author: Pat Reilly
date: March 1999
Draining Pinchot Lake, Beaver Creek offers genuine steep creek white water only minutes from Harrisburg. This short run was pioneered by club members long before I got into the sport. They formed a small fraternity of paddlers known as the ‘Beaver Creekers’.
The put in is at the Alpine Road bridge east of the north end of the park at the same spot where the Mason Dixon Trail crosses the road. One can take a short hike upstream along the trail to the lake overflow and inspect the horrendous rapid following the dam. Who knows, maybe someday some deranged creek boater might actually attempt this cataract. Sometimes this rapid won’t be watered as the flow may be coming from the outflow gate. This demonstrates the existence of a valve and raises the speculation of announced releases. (Are you reading this, Jesse?)
Normal take out is at the Bull Road Bridge by the popular swimming/fishing/partying spot known as Beaver Hole. One can inspect the rocky ledge just upstream of the bridge to judge water level. It’s a good idea to hike up the creek for a quarter mile or so to check for strainers as this last section has no eddies. This spot is less than 1.5 creek miles from the put-in (I said it was a short run). So you may want to paddle all the way to the mouth at the Conewago, an additional .5 miles of moderately steep stuff paralleling Bull Road through posted property.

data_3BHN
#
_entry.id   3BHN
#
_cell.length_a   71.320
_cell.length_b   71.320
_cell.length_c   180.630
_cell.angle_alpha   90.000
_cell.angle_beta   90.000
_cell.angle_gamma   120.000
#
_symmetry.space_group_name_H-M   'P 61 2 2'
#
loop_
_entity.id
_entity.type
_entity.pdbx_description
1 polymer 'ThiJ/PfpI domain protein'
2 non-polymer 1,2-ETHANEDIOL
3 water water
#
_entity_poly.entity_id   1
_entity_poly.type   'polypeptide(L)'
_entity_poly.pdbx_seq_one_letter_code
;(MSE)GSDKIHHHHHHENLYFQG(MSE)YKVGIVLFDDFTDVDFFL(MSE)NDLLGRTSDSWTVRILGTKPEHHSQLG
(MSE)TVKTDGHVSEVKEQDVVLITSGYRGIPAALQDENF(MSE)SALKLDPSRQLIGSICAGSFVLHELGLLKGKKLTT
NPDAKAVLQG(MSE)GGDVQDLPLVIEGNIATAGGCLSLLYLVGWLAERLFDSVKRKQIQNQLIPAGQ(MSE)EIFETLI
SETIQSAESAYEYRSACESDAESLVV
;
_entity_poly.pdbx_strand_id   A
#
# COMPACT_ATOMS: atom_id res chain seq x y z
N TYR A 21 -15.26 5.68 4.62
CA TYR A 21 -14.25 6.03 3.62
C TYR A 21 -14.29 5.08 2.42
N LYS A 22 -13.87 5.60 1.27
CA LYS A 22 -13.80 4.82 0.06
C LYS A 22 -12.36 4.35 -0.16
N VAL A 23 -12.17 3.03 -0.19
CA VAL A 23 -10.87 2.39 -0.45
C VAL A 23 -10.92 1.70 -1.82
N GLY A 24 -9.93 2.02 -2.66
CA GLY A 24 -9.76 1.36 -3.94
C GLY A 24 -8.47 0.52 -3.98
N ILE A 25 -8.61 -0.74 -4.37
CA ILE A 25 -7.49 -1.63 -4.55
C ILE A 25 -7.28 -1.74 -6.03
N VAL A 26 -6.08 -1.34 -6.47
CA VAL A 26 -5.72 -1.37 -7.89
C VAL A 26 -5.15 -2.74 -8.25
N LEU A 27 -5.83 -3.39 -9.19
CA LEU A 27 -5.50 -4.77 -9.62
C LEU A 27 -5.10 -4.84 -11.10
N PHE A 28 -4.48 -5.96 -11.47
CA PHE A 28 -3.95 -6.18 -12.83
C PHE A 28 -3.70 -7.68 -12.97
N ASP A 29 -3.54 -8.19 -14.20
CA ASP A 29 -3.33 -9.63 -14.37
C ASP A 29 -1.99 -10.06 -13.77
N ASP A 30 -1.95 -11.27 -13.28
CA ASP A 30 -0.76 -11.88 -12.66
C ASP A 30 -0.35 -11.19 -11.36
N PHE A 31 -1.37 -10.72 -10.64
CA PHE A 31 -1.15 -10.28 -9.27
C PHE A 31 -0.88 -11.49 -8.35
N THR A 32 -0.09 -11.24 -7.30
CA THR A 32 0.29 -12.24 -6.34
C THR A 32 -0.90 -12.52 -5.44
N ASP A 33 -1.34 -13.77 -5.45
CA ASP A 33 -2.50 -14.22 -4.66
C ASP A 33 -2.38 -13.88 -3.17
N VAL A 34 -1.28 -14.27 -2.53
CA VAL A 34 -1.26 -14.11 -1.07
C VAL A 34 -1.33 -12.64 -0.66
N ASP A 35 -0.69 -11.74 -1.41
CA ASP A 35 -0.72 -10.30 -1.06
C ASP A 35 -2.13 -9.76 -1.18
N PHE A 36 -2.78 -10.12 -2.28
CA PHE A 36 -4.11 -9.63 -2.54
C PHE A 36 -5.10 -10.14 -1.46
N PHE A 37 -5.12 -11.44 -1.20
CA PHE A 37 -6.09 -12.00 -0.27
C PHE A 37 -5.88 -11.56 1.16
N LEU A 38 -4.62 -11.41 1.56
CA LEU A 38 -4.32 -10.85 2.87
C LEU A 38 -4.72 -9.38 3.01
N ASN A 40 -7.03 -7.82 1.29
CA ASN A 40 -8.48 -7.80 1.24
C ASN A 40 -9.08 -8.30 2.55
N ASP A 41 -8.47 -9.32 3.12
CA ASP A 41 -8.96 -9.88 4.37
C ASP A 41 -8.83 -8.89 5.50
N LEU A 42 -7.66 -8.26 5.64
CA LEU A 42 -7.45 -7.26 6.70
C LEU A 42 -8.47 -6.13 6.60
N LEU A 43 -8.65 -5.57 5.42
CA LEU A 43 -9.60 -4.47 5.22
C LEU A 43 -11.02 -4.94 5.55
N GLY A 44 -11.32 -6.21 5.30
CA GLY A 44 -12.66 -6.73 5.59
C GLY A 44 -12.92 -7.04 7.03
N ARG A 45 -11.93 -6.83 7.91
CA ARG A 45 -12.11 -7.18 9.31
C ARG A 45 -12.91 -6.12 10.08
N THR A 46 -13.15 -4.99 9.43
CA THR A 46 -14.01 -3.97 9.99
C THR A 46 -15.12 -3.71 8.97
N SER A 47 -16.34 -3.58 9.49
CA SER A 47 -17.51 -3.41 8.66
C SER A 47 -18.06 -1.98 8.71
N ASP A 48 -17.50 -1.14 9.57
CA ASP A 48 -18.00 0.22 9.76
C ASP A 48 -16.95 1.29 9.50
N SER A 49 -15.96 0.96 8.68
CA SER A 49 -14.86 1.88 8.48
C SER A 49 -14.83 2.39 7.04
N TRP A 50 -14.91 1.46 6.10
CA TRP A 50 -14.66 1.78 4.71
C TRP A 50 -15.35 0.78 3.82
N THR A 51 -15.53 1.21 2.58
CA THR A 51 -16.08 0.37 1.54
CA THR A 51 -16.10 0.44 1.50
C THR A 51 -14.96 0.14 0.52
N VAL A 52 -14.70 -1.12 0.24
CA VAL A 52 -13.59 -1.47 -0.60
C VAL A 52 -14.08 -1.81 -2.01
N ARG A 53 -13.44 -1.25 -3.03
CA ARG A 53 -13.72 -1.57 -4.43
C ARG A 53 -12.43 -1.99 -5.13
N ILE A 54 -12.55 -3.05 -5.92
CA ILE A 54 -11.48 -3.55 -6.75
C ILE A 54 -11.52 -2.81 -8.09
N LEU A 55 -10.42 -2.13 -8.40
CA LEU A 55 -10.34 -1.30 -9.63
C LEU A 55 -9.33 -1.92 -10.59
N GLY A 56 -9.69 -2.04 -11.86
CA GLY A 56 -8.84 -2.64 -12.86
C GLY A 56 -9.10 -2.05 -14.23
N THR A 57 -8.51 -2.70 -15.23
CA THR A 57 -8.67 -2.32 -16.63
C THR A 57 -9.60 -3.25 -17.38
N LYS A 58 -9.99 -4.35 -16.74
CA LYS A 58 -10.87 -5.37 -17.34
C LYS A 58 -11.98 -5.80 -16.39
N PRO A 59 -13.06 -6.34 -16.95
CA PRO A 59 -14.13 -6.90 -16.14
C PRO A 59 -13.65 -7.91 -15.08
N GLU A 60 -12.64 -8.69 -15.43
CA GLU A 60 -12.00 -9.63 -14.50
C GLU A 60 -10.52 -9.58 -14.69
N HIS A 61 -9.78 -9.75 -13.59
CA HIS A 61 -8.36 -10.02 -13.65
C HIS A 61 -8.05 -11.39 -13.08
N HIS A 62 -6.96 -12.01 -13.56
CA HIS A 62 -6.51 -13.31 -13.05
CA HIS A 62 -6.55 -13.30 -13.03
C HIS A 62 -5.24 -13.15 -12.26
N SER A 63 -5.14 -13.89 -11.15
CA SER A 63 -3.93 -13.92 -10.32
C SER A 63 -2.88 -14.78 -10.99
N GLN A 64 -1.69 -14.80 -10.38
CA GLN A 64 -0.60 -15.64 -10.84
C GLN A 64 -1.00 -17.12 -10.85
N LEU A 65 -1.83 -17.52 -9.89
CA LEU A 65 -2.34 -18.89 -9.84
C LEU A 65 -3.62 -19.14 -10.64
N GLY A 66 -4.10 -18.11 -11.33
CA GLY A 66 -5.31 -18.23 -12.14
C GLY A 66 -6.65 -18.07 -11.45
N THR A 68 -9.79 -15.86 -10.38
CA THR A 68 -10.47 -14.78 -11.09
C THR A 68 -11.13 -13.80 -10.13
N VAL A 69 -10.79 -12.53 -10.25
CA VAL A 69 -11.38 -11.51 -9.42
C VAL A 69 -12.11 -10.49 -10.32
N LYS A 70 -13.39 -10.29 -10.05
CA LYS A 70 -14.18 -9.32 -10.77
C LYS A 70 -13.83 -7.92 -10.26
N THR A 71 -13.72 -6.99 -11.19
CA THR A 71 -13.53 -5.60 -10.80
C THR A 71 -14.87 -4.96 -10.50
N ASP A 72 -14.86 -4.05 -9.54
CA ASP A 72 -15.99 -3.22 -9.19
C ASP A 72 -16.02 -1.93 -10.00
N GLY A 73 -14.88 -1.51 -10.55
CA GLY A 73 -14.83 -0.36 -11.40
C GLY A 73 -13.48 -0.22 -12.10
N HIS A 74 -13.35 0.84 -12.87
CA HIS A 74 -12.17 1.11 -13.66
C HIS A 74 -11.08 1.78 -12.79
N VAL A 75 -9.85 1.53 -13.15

The run begins with a flat slalom through the woods before it starts dropping through a few incredibly tight slots among huge boulders. If your boat is wide and the level a little low you may actually have to tilt your boat a bit to get through one of the slots! The ‘Beaver Creekers’ have named two of these rapids ‘Consternation Rock’ and ‘Slot Machine’. Following the boulders the creek opens up just a bit but gets really steep near the end. One steep stretch is named ‘John’s Demise’ after a former boater turned kayak manufacturer. Legend has it that this was the last rapid John ever paddled. I can’t attest to that, it all happened before my time. But this I do know, having a rapid named after you is generally not indicative that you had a smooth run.
This creek is up more often than you would think for as tiny as it is. It is partially controlled by the lake valve but still seems to run with the rain. Requests to get information on releases from park personnel have not been successful. (Hello, Jesse)
A few words of caution: (Dis be da Disclaimer)
Years back there were some reports of locals felling trees across the creek to discourage boaters! At least the first part of the run is on State Park land, but the remainder is probably private. This should prompt the wise paddler to hike the entire run from the park to Bull Road to check for 1) strainers 2) no trespassing signs and 3) see just how tight and steep this creek is.
Note: This column represents one year of ‘River of the Month’. When I started last February I led off with a statement saying if anyone wants more information or to swap stories about any of the rivers discussed in the column to just give me a call. At this time I want to reiterate the message for any new members or those that may have missed that first column. So if anyone desires additional info you can call and I’ll help if I can, or maybe we’ll just compare notes. Numbers are in the club booklet. Happy Paddling! Pat Reilly
Copyright © 1999 Pat Reilly. All rights reserved.